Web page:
These days, at least. But the less said about Partridge, MN, the better.
"Benjamin Franklin Wyatt."
"That's... not my middle name."
Leslie stops in her tracks. "It's not? But it sounded right. Who am I thinking of?" She thinks for a minute. Ben wishes there were someone else in the room for him to gape at because come on.
"No!" Leslie shouts, so suddenly that Ben jumps. "I will not let you distract me from my argument! Did you know --"
Ben listens while she rants about the importance of the annual field trip to DC the middle school usually sends the students on. There isn't enough money in the education budget to send the kids this year -- and why the city was paying for that in the first place was beyond him -- and the option had been to cut the music program or the field trip. It was kind of a no-brainer for everyone.
Except, apparently, Leslie, who thinks every eighth grader should get to visit the Capitol and learn how a bill becomes a law because how else are they going to be prepared to become the leaders of tomorrow?
"Don't you remember why you got into politics, Ben? Was it because of your tuba lessons?"
Ben hates when she has a point.
"I never played the tuba," is what he says, hoping to diffuse the situation. It doesn't work, though, because Leslie's so worked up that her hair is falling out of its bun and her hands are waving around and her face is flushed. It makes her eyes seem brighter than normal.
Ben looks down at his desk.
"And now you're just leaving the children behind! All of them!"
"Leslie," he says softly, looking up. It feels like he's coaxing a jumper off the bridge. "You know I don't want to do this; kids are the last people we want to suffer. But some things are more important than others. And wouldn't you rather they have band than one weekend visiting a bunch of monuments?"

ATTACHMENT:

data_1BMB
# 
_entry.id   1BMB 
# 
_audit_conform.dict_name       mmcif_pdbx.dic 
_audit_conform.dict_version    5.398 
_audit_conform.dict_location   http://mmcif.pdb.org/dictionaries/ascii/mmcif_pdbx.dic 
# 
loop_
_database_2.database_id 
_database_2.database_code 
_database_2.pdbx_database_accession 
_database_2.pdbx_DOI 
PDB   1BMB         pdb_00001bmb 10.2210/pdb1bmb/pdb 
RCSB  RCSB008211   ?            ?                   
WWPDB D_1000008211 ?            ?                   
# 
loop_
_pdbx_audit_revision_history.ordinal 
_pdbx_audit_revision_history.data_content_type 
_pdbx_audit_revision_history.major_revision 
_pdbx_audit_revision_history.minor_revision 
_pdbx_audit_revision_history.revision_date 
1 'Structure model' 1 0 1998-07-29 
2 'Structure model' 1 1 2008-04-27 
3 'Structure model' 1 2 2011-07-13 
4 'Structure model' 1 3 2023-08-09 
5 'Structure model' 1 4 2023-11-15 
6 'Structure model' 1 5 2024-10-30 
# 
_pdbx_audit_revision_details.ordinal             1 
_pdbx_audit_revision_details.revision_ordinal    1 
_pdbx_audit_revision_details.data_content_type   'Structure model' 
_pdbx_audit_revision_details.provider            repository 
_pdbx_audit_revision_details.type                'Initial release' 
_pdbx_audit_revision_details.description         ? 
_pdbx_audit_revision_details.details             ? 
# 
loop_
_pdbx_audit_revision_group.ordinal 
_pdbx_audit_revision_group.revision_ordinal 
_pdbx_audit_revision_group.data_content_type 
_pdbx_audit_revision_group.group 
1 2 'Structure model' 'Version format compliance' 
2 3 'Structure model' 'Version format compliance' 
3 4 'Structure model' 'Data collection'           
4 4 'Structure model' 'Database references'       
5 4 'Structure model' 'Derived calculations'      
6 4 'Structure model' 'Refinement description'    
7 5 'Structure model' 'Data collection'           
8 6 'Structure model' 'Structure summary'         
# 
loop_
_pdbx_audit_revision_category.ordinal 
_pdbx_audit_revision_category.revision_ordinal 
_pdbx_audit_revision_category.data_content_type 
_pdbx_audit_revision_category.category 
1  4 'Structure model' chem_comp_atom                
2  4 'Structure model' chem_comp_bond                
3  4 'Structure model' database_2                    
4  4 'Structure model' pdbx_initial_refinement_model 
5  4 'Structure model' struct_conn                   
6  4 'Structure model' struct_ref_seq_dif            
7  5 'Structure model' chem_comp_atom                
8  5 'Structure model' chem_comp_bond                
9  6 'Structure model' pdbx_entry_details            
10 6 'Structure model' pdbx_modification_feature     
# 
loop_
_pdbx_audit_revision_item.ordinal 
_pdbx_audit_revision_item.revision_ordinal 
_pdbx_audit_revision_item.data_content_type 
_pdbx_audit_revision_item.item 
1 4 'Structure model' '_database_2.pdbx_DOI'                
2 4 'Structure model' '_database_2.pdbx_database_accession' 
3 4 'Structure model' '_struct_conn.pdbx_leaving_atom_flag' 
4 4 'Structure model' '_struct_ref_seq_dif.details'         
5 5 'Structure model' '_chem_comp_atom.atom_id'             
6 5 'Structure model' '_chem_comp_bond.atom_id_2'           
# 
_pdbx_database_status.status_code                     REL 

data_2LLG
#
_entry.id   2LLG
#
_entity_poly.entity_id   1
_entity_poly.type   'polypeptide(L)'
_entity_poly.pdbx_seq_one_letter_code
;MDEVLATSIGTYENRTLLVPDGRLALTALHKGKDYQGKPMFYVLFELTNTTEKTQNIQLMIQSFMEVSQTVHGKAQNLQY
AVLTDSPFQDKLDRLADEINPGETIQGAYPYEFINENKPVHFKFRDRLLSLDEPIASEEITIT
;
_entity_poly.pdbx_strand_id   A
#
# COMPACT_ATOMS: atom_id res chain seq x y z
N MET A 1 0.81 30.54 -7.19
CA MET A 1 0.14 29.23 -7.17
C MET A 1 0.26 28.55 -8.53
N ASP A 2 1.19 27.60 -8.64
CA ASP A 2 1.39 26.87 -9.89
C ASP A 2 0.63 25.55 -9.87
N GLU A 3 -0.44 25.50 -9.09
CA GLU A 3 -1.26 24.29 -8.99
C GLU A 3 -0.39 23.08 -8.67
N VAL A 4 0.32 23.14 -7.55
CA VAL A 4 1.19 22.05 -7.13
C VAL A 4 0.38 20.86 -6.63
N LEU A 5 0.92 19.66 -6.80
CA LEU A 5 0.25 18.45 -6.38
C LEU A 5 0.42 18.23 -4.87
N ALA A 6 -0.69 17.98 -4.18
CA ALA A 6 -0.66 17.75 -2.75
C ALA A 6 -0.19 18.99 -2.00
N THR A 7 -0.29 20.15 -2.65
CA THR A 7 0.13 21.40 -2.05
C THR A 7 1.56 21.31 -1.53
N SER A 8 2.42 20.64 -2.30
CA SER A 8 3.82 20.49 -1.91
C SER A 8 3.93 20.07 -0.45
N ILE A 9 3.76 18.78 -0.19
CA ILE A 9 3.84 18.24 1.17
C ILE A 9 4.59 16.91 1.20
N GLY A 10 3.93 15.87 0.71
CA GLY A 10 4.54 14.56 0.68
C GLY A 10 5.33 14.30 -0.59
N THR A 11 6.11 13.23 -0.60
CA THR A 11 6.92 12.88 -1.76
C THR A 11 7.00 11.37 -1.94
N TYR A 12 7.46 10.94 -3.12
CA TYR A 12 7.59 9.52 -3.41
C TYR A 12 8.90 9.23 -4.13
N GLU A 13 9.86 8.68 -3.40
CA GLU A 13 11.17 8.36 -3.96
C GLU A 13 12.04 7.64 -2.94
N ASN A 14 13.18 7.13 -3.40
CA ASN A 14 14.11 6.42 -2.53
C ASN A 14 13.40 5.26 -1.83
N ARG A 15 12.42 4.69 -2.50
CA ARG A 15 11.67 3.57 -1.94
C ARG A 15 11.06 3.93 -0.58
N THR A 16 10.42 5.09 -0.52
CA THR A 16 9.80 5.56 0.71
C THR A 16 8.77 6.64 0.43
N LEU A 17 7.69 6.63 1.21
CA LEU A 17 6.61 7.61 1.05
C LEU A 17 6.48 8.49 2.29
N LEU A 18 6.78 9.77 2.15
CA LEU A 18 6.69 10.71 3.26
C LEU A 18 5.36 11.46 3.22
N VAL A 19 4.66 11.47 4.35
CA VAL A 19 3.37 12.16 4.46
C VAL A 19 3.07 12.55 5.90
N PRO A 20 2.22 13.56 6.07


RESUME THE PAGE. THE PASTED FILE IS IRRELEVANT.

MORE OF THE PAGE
"I'd rather they have both." She crosses her arms. Ben sighs.
"Look, we'd still have to get the money from somewhere," he says, looking at the clock. The afternoon session's starting in ten minutes. He never unwrapped his sandwich.
"Take it from the library," Leslie hisses. She turns on her heel and stalks out of the room.
Ben drops his head onto his desk.
He finds a NutriYum bar on his desk when he's getting ready to leave. There's a post-it note stuck on it that says Sorry. I may have overreacted. LK.
The bar turns out to be useful later that night, when Ben gets so wrapped up in budget-juggling that he forgets to eat dinner until it's too late to order anything.
He's wide awake for four hours after that because of all the sugar in the NutriYum bar, but he gets a lot of work done, too, so it all works out.
Ben doesn't realize until it's too late that Leslie showing up and having a lunchtime argument is like, a thing. It's right around the time that Leslie shows up in his office with a salad and two huge chocolate chocolate chip cookies balanced on top of her padfolio.
"I brought you a cookie," she says, handing him one. She sets the salad aside and unwraps her own cookie. "So. City Council. You can't cut a person."
"Well I don't think they're all going to agree to a twenty percent pay cut."
"Well you can't fire someone."
Ben tries not to glare at her. "Leslie --"